The number of people challenging Wills has risen over the last few years.
Our lives, and those of our loved ones, are becoming increasingly more complex; second marriages, cohabitating couples and estranged children now form an integral part of many modern family units. This, combined with an increase in the value of people’s estates, and dementia now an unfortunate reality for many, are all thought to have contributed to this increase.
Who can make a Dependency Claim against a Will?
If you feel that a Will does not make reasonable financial provision for you, and if you fall under one of the categories below, then you may be able to make a dependency claim under the Inheritance Act 1975:
• You are the spouse or civil partner of the deceased
• You are an ex-spouse or former civil partner of the deceased, and have not remarried or formed a new civil partnership
• You had, during the whole of the period of two years ending immediately before the deceased’s death, lived in the same household as if you were the husband, wife or civil partner of the deceased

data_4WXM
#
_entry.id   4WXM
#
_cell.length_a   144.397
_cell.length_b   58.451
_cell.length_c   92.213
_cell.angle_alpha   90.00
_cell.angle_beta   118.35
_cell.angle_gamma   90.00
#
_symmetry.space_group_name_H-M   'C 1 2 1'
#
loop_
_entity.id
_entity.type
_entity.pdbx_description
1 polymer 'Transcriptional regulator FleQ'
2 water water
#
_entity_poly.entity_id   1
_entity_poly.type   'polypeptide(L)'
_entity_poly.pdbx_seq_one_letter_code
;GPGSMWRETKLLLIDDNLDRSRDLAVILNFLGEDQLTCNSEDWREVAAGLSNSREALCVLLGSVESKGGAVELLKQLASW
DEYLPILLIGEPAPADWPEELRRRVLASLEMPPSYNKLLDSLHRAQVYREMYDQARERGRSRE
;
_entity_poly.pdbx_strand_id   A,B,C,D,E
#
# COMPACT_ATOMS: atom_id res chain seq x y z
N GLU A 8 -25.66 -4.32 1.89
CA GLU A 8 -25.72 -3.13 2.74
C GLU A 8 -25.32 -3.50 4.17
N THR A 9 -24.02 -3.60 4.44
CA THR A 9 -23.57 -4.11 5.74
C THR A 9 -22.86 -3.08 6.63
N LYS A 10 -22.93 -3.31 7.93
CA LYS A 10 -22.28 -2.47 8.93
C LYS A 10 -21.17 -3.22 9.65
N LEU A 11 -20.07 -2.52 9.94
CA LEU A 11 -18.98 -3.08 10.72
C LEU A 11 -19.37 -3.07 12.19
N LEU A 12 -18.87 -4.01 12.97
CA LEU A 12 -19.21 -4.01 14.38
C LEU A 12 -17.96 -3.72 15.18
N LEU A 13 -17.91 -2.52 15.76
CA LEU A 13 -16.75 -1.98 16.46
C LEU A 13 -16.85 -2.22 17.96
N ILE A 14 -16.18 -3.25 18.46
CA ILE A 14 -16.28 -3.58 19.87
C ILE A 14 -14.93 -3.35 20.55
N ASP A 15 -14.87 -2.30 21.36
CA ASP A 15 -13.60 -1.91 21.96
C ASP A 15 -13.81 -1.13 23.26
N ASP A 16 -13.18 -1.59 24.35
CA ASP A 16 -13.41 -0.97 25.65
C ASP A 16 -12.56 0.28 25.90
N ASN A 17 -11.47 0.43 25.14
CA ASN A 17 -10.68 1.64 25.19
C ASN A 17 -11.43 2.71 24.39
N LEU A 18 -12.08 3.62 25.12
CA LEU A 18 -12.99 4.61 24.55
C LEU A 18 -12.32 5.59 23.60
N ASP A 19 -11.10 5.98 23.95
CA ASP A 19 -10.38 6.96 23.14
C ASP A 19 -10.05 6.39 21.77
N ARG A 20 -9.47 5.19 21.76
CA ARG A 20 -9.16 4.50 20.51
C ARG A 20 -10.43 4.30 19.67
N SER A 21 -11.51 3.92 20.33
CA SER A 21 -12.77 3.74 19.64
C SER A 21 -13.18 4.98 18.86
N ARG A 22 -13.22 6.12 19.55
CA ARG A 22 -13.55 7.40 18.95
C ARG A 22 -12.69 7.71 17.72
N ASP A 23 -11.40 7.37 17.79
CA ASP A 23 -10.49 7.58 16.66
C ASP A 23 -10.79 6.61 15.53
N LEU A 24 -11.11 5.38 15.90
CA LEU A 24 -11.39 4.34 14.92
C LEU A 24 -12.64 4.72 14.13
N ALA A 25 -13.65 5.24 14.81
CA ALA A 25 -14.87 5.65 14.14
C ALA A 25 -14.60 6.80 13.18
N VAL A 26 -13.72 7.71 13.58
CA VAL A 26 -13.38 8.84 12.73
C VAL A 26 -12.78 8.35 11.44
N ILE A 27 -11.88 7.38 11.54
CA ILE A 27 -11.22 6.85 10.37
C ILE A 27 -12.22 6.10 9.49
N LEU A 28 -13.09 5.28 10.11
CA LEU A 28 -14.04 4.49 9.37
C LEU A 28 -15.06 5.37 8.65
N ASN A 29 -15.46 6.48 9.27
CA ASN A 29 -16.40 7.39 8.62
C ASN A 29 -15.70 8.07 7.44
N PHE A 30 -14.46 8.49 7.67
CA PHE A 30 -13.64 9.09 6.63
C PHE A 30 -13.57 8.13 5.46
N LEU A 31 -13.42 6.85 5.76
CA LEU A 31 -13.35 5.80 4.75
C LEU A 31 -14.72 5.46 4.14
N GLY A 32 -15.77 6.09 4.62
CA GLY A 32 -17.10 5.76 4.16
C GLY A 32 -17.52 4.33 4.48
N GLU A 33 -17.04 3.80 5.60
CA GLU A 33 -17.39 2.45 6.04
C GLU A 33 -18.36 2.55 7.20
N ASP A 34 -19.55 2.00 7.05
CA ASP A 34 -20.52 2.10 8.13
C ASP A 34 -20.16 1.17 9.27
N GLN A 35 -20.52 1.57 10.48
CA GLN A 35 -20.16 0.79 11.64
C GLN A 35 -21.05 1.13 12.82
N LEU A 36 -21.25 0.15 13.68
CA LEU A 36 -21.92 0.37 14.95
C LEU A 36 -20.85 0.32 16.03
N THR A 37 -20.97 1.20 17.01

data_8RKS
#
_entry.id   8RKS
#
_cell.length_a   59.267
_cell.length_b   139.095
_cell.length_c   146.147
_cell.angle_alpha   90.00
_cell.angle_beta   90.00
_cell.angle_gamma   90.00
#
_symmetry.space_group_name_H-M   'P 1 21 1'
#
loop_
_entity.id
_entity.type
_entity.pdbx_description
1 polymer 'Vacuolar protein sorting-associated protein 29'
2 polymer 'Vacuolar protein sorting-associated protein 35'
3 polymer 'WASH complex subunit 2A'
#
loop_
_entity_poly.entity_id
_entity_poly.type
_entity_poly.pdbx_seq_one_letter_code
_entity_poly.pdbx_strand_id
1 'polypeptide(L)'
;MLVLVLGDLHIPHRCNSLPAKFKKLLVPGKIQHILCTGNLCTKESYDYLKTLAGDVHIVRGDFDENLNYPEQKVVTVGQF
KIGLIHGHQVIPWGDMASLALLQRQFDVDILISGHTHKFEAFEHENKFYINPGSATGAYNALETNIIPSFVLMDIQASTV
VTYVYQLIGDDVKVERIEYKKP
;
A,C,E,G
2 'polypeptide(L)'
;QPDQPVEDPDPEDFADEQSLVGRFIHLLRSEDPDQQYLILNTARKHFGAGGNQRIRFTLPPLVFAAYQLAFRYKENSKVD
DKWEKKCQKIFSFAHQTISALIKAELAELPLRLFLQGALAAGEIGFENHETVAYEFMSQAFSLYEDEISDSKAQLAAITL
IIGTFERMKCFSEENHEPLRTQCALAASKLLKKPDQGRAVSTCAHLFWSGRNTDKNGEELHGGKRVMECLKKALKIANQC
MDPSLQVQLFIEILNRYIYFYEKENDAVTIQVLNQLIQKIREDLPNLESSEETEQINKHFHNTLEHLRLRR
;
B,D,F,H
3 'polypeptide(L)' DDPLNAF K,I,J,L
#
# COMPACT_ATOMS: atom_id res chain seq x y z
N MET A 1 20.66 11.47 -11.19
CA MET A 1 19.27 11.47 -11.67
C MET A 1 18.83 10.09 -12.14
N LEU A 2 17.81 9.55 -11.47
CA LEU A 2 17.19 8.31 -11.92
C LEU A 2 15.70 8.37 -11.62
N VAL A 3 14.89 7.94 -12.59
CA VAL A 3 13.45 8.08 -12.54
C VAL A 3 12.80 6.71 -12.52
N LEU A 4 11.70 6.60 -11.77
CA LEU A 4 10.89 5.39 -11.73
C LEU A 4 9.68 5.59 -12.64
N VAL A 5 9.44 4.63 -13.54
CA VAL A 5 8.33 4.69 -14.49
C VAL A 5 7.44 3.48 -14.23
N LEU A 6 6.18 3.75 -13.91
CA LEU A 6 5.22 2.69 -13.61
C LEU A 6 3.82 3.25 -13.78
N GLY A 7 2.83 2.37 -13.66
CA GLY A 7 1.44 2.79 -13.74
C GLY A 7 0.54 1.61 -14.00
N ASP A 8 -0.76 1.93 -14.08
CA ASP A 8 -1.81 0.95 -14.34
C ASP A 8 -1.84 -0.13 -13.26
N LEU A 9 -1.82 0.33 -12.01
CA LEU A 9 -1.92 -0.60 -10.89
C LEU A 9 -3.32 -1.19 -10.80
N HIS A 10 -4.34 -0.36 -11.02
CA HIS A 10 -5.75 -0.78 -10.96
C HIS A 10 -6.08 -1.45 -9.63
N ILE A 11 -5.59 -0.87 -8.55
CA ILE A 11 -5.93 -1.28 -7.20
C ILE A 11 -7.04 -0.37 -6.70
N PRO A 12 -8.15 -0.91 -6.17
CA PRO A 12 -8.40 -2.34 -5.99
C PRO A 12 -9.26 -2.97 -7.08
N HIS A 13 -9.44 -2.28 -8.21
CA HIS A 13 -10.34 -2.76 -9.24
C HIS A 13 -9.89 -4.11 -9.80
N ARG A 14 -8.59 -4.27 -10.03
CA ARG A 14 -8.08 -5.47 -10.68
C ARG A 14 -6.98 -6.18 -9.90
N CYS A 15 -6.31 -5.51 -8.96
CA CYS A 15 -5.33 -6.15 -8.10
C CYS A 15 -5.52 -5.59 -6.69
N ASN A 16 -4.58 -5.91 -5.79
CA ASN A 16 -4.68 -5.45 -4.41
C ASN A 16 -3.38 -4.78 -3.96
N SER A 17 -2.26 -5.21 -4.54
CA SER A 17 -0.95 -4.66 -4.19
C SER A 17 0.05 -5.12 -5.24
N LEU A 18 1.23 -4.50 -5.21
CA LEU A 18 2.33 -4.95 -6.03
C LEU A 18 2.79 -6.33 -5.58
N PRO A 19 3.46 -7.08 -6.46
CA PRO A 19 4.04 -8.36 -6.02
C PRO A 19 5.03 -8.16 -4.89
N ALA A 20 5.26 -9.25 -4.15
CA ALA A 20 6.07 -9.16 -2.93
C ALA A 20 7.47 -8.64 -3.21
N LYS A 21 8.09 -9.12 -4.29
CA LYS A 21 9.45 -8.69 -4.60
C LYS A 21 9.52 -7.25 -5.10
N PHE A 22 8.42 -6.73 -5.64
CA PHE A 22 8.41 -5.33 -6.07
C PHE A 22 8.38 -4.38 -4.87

• You are a child of the deceased
• You are not the child of the deceased, but treated as such by the deceased.
• You were maintained by the deceased immediately before their death.
When can you dispute a Will?
Time limits on bringing a claim against a Will may apply, and they vary depending on the type of claim that you wish to bring. If you are considering contesting a Will there may be steps you need to take as soon as the person has died to protect your position – it is therefore important that you get legal advice quickly.
What makes a Will invalid?
You may also be able to contest a Will if you think that it is not valid. There are several reasons why a Will can be legally proven to be invalid, but the main ones include:
• the deceased lacked sufficient mental capacity to make their Will
• the Will was forged
• the deceased was unduly influenced
• the Will was drafted incorrectly.
This is not a full statement of the law, individual advice should be taken before taking any action.